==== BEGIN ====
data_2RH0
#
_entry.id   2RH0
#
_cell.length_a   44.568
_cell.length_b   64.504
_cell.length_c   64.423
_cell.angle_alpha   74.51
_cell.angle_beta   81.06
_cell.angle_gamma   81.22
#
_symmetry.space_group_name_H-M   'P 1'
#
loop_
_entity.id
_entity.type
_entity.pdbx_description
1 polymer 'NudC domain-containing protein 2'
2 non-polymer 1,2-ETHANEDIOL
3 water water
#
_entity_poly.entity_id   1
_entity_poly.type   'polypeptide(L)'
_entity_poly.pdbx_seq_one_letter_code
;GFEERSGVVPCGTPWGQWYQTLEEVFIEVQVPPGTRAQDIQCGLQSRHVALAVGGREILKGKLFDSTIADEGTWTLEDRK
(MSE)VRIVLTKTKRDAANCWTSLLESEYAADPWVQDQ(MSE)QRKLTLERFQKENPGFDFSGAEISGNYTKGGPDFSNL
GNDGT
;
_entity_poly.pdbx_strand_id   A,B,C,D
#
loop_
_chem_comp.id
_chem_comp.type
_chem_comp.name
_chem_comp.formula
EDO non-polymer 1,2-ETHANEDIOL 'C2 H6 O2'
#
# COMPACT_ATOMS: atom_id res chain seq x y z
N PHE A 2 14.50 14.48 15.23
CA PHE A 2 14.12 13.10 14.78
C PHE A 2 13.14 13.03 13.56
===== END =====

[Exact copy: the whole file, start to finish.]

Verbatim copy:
data_2RH0
#
_entry.id   2RH0
#
_cell.length_a   44.568
_cell.length_b   64.504
_cell.length_c   64.423
_cell.angle_alpha   74.51
_cell.angle_beta   81.06
_cell.angle_gamma   81.22
#
_symmetry.space_group_name_H-M   'P 1'
#
loop_
_entity.id
_entity.type
_entity.pdbx_description
1 polymer 'NudC domain-containing protein 2'
2 non-polymer 1,2-ETHANEDIOL
3 water water
#
_entity_poly.entity_id   1
_entity_poly.type   'polypeptide(L)'
_entity_poly.pdbx_seq_one_letter_code
;GFEERSGVVPCGTPWGQWYQTLEEVFIEVQVPPGTRAQDIQCGLQSRHVALAVGGREILKGKLFDSTIADEGTWTLEDRK
(MSE)VRIVLTKTKRDAANCWTSLLESEYAADPWVQDQ(MSE)QRKLTLERFQKENPGFDFSGAEISGNYTKGGPDFSNL
GNDGT
;
_entity_poly.pdbx_strand_id   A,B,C,D
#
loop_
_chem_comp.id
_chem_comp.type
_chem_comp.name
_chem_comp.formula
EDO non-polymer 1,2-ETHANEDIOL 'C2 H6 O2'
#
# COMPACT_ATOMS: atom_id res chain seq x y z
N PHE A 2 14.50 14.48 15.23
CA PHE A 2 14.12 13.10 14.78
C PHE A 2 13.14 13.03 13.56